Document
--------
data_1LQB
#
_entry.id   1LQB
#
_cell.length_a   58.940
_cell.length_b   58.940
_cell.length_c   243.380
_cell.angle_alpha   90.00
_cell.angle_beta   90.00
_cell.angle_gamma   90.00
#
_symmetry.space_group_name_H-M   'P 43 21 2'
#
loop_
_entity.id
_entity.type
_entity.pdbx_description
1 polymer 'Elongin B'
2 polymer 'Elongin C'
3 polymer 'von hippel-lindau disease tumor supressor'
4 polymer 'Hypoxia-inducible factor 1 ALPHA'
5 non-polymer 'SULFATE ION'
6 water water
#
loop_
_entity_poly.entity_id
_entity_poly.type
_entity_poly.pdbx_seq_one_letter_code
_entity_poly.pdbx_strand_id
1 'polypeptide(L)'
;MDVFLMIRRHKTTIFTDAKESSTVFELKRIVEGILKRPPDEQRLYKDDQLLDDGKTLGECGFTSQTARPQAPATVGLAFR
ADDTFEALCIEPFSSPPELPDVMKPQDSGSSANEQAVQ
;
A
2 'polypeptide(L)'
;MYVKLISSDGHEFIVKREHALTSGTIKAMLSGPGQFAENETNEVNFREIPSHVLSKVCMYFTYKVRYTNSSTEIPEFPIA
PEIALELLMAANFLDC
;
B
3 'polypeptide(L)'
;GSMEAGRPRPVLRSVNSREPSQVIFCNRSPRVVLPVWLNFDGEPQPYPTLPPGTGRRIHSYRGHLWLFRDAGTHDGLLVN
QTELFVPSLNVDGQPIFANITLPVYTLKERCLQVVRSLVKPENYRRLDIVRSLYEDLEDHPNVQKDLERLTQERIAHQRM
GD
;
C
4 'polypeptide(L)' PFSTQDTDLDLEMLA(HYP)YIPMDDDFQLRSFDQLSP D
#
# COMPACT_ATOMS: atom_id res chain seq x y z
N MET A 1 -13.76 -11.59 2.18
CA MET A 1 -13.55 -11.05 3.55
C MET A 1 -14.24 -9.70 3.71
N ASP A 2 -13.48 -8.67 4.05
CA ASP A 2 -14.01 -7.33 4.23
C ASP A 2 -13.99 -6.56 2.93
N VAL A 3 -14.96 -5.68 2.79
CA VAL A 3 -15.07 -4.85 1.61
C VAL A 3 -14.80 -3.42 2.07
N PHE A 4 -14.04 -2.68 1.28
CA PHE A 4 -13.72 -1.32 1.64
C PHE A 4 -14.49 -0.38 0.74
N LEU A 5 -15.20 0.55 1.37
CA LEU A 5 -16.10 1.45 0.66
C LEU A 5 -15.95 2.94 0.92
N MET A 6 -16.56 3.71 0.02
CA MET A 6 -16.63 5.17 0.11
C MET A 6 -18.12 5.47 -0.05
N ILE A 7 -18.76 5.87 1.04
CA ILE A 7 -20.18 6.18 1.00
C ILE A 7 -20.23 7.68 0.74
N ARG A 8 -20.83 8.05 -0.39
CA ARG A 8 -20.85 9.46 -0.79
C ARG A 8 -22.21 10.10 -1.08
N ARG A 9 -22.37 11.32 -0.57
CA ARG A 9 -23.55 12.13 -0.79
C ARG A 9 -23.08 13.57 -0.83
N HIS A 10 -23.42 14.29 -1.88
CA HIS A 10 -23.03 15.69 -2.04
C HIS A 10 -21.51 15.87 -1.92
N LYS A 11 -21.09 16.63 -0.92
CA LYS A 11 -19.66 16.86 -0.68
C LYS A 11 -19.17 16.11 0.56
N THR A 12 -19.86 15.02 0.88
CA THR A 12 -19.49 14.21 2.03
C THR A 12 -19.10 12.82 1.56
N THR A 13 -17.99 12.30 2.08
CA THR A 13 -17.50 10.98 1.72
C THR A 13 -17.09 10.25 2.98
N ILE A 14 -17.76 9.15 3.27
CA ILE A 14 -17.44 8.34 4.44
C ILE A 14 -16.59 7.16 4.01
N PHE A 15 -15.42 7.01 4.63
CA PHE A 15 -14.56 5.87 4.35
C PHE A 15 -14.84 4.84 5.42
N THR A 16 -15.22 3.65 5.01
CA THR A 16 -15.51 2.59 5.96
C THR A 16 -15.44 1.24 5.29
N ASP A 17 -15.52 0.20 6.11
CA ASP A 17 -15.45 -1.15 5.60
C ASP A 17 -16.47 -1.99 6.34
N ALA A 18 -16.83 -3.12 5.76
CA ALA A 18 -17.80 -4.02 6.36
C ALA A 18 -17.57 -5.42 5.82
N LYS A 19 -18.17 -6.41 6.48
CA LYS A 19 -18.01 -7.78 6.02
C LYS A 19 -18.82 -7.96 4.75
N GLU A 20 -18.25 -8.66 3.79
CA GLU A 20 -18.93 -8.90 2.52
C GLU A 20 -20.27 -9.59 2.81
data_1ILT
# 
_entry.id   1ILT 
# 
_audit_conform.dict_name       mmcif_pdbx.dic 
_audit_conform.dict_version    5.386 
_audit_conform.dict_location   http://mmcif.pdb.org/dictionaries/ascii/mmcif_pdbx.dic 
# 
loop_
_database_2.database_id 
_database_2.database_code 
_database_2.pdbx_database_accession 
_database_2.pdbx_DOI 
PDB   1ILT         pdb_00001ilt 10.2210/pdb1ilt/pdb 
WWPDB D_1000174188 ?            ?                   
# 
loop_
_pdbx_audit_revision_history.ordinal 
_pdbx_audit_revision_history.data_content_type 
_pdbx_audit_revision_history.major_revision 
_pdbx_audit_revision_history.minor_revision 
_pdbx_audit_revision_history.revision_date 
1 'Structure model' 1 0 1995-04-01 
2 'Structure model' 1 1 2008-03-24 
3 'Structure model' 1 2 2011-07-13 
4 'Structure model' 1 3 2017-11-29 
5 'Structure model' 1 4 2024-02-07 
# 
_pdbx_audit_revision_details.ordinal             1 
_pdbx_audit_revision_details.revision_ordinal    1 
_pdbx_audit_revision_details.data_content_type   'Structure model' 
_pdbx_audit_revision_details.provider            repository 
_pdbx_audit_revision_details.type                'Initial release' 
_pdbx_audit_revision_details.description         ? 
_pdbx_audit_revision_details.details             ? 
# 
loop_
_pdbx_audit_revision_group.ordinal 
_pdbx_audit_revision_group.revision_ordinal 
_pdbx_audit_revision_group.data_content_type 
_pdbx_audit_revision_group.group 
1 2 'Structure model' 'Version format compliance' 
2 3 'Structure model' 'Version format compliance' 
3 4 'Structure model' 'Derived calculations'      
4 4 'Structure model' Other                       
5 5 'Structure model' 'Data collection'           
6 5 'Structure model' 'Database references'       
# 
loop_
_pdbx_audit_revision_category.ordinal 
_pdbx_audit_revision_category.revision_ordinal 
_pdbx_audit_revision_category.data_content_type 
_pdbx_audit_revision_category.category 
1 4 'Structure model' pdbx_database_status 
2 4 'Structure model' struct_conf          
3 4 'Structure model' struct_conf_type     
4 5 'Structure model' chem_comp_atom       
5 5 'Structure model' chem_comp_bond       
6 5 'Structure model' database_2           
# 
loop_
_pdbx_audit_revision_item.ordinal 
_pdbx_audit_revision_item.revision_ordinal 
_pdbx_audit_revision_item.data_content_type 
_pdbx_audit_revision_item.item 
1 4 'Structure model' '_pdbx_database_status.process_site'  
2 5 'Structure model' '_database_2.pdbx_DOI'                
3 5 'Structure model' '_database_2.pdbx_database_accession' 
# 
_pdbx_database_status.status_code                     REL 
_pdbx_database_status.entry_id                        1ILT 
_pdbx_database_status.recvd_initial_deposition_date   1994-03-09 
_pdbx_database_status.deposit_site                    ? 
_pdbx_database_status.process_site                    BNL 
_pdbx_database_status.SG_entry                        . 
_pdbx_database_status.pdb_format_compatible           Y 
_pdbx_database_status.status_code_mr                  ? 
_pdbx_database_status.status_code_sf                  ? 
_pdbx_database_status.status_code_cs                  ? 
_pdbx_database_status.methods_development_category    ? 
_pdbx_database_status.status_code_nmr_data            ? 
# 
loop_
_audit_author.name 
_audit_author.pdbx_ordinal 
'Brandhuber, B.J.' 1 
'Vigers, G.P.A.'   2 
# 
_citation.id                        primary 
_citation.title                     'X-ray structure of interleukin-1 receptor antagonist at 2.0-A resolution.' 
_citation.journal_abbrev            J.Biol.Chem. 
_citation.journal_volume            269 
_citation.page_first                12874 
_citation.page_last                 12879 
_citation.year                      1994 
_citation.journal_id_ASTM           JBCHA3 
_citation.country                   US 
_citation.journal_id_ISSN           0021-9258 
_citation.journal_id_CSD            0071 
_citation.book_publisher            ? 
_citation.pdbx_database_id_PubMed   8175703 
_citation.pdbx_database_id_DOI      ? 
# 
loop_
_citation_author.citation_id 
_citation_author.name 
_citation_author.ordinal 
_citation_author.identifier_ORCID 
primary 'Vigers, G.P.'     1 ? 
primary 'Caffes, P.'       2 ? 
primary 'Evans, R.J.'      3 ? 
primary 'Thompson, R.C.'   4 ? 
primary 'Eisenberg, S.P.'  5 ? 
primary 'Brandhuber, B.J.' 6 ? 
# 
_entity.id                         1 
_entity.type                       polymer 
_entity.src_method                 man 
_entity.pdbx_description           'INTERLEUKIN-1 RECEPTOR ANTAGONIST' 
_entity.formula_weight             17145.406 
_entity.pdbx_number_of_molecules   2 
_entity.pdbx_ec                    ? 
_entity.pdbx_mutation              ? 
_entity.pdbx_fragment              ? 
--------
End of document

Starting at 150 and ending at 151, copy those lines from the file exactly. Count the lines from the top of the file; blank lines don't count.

1 2 'Structure model' 'Version format compliance' 
2 3 'Structure model' 'Version format compliance' 